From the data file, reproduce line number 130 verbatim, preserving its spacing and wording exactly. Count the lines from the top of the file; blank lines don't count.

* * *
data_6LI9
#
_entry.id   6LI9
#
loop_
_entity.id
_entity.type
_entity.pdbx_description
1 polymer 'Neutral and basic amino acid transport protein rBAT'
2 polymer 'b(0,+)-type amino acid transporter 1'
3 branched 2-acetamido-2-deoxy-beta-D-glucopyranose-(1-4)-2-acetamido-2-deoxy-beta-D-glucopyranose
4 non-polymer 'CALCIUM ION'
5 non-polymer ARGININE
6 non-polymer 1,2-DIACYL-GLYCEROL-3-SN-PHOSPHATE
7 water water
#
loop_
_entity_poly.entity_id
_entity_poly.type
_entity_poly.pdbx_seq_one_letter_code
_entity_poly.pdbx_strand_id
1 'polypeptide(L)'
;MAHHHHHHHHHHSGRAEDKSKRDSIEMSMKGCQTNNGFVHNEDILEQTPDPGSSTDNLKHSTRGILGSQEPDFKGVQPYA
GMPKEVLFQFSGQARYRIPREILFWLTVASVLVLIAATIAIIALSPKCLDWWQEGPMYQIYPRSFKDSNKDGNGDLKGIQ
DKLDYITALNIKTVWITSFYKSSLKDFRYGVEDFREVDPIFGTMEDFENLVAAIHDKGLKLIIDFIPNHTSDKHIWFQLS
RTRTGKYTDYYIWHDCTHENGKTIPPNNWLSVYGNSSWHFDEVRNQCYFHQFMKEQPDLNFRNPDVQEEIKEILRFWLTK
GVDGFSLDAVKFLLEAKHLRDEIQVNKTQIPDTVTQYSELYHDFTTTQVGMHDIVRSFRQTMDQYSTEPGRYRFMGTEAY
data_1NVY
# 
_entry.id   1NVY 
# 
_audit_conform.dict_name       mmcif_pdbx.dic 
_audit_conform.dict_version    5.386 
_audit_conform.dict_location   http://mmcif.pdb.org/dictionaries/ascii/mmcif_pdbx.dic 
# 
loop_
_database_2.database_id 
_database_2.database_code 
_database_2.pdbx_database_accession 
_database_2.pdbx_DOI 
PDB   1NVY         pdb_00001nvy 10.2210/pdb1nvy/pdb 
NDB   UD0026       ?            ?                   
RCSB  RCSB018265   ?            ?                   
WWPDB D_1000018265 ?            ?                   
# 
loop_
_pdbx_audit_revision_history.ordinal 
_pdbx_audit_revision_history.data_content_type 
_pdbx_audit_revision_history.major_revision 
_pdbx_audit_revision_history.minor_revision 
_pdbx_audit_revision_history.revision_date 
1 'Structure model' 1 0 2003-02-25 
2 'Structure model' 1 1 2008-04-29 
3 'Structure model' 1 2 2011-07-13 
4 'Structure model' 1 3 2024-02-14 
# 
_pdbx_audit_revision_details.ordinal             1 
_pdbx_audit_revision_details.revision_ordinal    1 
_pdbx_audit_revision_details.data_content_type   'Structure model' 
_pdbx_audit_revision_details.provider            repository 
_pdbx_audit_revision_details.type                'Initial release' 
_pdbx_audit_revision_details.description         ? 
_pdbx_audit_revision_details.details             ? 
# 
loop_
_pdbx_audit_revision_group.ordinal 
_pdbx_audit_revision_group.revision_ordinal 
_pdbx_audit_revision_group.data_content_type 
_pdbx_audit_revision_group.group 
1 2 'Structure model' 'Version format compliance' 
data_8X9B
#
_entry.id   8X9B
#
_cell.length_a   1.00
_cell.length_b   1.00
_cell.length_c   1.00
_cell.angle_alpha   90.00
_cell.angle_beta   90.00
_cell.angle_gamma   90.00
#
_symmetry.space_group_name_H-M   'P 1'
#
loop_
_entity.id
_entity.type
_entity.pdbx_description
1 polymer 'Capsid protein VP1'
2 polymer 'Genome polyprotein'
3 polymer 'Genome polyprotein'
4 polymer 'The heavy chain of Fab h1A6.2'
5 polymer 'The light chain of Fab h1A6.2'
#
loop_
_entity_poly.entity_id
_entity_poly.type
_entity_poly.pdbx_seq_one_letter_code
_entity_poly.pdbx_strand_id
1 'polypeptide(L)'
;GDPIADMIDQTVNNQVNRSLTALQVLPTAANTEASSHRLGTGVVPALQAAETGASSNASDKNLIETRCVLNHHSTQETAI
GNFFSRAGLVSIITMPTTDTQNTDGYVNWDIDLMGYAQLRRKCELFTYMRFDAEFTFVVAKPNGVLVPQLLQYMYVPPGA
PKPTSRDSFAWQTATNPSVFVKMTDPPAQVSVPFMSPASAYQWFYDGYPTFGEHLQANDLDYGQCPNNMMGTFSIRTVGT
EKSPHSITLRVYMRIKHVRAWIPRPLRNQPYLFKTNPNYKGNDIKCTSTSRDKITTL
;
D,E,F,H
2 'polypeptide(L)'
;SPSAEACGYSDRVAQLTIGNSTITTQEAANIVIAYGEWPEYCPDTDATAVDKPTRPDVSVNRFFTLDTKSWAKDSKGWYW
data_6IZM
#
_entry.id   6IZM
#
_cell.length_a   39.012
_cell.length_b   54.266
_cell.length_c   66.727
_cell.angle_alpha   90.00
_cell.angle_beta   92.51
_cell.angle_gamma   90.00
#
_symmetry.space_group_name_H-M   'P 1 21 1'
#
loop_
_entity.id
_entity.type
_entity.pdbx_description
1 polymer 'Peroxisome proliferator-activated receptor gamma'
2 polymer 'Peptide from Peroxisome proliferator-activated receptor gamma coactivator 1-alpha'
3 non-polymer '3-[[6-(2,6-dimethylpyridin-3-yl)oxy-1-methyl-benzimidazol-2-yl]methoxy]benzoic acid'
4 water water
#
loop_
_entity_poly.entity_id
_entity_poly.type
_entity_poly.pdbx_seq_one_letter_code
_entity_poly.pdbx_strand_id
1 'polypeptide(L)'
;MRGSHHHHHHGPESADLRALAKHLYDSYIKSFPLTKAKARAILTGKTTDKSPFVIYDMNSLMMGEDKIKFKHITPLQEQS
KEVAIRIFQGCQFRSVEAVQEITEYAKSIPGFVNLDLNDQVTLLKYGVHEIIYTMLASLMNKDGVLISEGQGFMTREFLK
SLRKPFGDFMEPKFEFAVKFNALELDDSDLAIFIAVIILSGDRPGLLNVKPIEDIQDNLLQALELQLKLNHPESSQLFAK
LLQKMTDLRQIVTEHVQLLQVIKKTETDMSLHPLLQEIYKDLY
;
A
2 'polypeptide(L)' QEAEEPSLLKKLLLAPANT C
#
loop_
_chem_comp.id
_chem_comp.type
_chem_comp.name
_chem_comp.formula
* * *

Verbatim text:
loop_